How Are We Faring With Welfare? - May 2001

Denver Women's Commission
How Are We Faring With Welfare? - May 2001

May 2, 2001
Prepared by Chaer Robert
For Colorado Woman News

How Are We Faring With Welfare?

What is the measure of success? In the first three years since Colorado reformed our welfare system, the number of single parents and their children on Temporary Assistance to Needy Families has decrease by 70%. When you add in two-parent families and “child-only cases” who live with other relatives, our caseload has dropped 51%.

On the flip side, only 20% of those who have left Colorado Works—Colorado’s TANF program-- have earnings above the poverty level at the end of a year. When you add in child support and alimony and other family earnings, the figure rises to 35%. Yet even “poverty level”---$14,630 for a family of three—is far from self-sufficient. Among those who left TANF at the end of 1998, 32% were continuously employed for a year; 38% were employed sporadically; 30% were not employed after leaving Colorado Works

The picture brightens for those who were able to keep their jobs. After one year, earnings increased 15%, after two years--37%. So how can we help those transitioning from welfare to work sustain employment? Providing more post-employment supports-- financially, emotionally and in the form of transitional services-- is key. That has been the focus of state legislation this year.

Possibly the most significant bill passed the year was HB 1004 – Increasing the Earned Income Disregards by Rep. Lynn Hefley. It was a top recommendation from the Governor's Welfare Reform Committee, Co-Chaired by Treasurer Mike Coffman—who sponsored Colorado’s welfare reform legislation—and Steff Clothier of Catholic Charities. Previously, a woman lost TANF as soon as she took virtually any job. Under this bill, two-thirds of her income for the first year after employment will not count against her eligibility for TANF. This would allow Human Services to work with her longer into her employment, helping her meet the new challenges created by working. This extra help has its price—the extra time on TANF would count against her 5-year lifetime limit.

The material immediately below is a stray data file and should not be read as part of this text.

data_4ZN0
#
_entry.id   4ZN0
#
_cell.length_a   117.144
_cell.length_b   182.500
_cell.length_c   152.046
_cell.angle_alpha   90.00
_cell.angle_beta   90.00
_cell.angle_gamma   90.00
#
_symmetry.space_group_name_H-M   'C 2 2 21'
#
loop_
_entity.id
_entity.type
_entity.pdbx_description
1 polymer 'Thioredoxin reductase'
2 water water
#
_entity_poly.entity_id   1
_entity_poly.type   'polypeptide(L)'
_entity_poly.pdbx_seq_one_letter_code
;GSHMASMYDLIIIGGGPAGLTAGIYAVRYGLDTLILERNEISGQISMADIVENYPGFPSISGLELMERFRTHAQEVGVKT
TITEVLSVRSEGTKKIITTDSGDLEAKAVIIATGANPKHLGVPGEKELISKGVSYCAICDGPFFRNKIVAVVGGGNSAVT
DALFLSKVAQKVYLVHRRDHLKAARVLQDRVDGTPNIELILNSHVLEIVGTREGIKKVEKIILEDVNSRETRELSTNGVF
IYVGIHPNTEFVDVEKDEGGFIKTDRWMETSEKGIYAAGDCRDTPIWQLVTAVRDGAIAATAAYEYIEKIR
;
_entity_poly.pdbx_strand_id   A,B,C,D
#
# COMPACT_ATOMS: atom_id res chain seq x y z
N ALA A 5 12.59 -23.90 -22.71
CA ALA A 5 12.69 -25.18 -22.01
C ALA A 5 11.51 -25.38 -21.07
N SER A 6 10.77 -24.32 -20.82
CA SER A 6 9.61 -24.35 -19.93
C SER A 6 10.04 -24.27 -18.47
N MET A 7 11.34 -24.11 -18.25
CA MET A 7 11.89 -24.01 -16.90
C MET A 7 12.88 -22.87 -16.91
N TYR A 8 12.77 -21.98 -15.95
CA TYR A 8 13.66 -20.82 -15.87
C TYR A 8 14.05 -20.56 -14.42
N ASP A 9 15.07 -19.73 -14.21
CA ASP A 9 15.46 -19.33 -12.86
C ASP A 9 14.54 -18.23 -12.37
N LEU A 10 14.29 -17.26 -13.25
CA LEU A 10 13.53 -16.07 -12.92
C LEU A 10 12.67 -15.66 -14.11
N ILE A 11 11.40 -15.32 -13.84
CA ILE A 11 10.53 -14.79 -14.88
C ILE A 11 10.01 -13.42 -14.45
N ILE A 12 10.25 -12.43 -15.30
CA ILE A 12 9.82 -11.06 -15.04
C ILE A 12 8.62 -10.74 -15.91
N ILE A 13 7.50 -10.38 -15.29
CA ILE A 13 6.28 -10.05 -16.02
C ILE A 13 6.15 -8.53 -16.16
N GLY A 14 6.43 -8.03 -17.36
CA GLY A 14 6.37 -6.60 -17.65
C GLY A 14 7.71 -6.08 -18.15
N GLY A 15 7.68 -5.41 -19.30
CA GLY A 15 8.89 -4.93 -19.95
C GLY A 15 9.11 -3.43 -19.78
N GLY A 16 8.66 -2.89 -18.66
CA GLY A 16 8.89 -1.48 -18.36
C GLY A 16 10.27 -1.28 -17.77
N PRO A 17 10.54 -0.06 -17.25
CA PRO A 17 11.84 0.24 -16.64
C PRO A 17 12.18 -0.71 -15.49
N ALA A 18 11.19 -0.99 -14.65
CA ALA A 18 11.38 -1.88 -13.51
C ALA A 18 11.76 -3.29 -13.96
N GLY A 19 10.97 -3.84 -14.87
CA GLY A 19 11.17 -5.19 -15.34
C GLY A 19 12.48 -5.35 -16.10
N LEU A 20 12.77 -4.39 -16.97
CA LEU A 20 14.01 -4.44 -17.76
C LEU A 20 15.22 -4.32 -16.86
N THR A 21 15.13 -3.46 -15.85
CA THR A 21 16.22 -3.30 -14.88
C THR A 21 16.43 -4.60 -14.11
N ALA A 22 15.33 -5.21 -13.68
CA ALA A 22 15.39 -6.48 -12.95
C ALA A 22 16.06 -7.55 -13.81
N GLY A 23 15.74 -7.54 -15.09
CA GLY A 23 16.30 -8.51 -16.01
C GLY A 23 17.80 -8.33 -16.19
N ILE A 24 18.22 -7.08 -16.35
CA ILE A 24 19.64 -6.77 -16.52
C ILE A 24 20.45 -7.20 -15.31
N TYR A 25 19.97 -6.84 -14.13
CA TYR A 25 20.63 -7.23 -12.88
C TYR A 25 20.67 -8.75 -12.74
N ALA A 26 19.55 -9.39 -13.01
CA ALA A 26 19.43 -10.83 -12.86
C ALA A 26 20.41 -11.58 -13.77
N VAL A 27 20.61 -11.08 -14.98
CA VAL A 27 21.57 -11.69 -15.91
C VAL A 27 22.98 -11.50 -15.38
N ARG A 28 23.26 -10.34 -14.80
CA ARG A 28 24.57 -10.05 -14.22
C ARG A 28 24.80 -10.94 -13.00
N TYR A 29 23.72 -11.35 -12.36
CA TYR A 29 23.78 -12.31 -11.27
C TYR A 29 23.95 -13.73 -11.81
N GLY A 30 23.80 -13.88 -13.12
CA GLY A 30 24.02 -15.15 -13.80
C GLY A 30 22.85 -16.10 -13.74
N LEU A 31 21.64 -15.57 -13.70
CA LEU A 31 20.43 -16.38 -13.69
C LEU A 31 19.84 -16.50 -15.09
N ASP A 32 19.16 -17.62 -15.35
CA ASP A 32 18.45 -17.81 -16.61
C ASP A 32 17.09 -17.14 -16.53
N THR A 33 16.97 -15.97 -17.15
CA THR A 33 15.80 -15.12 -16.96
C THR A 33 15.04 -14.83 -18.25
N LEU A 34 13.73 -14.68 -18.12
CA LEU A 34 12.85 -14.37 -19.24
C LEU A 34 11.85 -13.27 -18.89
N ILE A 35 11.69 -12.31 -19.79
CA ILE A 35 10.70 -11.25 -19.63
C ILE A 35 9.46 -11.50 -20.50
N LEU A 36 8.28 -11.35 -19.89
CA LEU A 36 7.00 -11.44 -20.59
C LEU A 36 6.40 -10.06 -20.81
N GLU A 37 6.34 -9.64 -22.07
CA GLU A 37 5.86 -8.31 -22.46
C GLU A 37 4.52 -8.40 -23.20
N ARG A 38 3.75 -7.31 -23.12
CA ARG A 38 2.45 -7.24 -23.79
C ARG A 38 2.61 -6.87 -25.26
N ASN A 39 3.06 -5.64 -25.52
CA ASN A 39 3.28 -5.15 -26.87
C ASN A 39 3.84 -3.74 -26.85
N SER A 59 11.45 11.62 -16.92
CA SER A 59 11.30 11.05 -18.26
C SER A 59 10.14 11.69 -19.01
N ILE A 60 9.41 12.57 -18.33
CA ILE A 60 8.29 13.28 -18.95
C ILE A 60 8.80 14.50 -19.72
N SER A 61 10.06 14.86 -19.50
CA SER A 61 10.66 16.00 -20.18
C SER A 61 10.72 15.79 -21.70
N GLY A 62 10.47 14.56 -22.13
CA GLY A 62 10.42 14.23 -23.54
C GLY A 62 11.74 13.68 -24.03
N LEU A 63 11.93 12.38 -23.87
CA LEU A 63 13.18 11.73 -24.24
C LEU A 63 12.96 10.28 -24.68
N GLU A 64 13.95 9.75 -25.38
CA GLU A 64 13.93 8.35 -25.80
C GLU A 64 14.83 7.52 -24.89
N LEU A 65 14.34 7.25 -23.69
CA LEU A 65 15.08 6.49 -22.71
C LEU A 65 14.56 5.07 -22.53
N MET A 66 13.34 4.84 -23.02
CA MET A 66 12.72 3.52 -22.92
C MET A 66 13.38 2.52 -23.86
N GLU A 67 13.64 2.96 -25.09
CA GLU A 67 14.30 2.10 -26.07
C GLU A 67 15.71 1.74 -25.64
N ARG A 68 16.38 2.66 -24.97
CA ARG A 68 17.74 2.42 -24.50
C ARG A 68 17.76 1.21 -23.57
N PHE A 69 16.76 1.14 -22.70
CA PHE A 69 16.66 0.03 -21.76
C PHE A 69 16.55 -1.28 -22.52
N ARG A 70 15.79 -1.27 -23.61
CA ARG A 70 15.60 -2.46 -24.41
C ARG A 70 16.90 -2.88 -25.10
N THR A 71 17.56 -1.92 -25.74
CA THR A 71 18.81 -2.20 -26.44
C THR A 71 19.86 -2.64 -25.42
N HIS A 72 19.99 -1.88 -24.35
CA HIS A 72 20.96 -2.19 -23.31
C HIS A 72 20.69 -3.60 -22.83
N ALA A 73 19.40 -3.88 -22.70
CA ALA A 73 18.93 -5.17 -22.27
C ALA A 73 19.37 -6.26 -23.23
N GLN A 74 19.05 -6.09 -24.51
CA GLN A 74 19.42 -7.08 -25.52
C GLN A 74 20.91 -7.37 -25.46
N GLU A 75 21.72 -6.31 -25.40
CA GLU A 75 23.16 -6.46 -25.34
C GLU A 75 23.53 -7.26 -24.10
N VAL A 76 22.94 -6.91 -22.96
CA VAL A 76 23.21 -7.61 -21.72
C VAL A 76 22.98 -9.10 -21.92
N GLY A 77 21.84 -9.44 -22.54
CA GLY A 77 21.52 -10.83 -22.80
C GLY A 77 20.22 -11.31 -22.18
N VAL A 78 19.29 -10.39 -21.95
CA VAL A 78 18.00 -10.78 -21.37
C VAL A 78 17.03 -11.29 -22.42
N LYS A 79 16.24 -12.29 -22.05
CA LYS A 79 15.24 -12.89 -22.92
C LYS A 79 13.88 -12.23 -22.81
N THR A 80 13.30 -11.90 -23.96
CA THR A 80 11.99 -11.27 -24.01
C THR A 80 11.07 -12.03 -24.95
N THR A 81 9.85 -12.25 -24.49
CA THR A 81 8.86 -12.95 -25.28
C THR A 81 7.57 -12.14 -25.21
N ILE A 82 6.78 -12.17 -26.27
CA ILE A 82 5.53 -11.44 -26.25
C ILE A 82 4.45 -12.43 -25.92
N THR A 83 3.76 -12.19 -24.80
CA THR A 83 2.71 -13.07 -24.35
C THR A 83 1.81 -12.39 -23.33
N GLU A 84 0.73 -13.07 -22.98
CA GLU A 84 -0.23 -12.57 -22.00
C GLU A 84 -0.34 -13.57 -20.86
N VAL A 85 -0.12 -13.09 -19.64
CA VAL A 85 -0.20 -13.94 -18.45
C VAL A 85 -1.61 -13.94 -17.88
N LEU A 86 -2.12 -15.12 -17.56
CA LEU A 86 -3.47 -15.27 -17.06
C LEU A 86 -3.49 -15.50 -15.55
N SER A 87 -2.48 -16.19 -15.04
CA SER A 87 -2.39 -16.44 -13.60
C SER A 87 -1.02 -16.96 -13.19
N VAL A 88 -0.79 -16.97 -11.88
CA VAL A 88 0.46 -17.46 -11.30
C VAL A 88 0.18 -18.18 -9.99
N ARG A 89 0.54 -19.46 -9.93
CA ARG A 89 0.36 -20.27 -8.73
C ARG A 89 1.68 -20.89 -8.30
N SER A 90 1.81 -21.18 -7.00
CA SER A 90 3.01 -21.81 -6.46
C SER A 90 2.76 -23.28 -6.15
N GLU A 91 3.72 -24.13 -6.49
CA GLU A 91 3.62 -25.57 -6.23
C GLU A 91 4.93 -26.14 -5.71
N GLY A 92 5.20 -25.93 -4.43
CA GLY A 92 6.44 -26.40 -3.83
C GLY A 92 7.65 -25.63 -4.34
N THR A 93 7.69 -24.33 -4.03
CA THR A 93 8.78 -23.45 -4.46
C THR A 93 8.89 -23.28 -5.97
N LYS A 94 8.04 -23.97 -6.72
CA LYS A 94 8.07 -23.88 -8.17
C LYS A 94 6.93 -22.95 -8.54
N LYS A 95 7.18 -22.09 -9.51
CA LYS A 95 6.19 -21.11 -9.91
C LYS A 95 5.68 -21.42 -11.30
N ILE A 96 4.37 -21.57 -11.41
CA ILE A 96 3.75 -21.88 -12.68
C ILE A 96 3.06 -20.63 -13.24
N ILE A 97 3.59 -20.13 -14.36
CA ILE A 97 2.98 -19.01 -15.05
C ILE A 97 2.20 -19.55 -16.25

Most women (65%) leaving TANF do not use the subsidized child care program; 39% do not get transitional Medicaid. Rep. Betty Boyd’s HB 1234 encourages counties to conduct exit interviews. Through this process, more women would find out about transitional benefits and programs that could help them on the job. Information from the interviews would be incorporated into the annual audit. Rep. Tochtrop’s HB 1022 was also recommended by the Governor’s Welfare Reform Committee. In its original form, it eliminated the requirement that families be Medicaid eligible for 3 of the last 6 months to qualify for transitional Medicaid benefits. Today’s fast-tracking into employment does not allow many recipients to remain on TANF until they qualify for one year of transitional Medicaid. Only half of employed ex-TANF recipients studied had access to health insurance through their employer. The bill also streamlined the eligibility reporting. But because of the bill’s cost, it was amended into an encouragement that counties assist clients in obtaining transitional Medicaid.

Most women (85%) on TANF face one or more barrier to getting and keeping a job. Most common (in order) are: mental/emotional health, housing, child care, transportation, health problems, lack of job skills, domestic violence, family member substance abuse and their own substance abuse.

Working with the Colorado Coalition Against Domestic Violence, the Colorado Center for Law and Policy asked Rep. Jennifer Veiga’s to amend her bill on domestic violence to require the state to provide ongoing domestic violence training and material to county Human Services staff. Victims of domestic should qualify for waivers from some of the requirements of the TANF program. One fourth of TANF recipients face barriers related to domestic violence. Only 15 % of those with domestic violence barriers receive services. This bill would facilitate relationships between local domestic violence service providers and county departments of Human Services, so that more domestic violence victims actually receive services.

Caseloads have plummeted. Much of the money earmarked to help those on welfare sits unused. Yet poverty and needs remain. To address this, and help create additional community resources to address the various barriers, Rep. Debbie Stafford’s HB 1169 relaxes some of the paperwork requirements for counties to contract with community organizations, while, hopefully, requiring programmatic and fiscal accountability.

Should the measure of our success be caseload reduction? Or does that just say our state is helping far fewer families in need. The truer measure would be increased earning capacity, and family well being.

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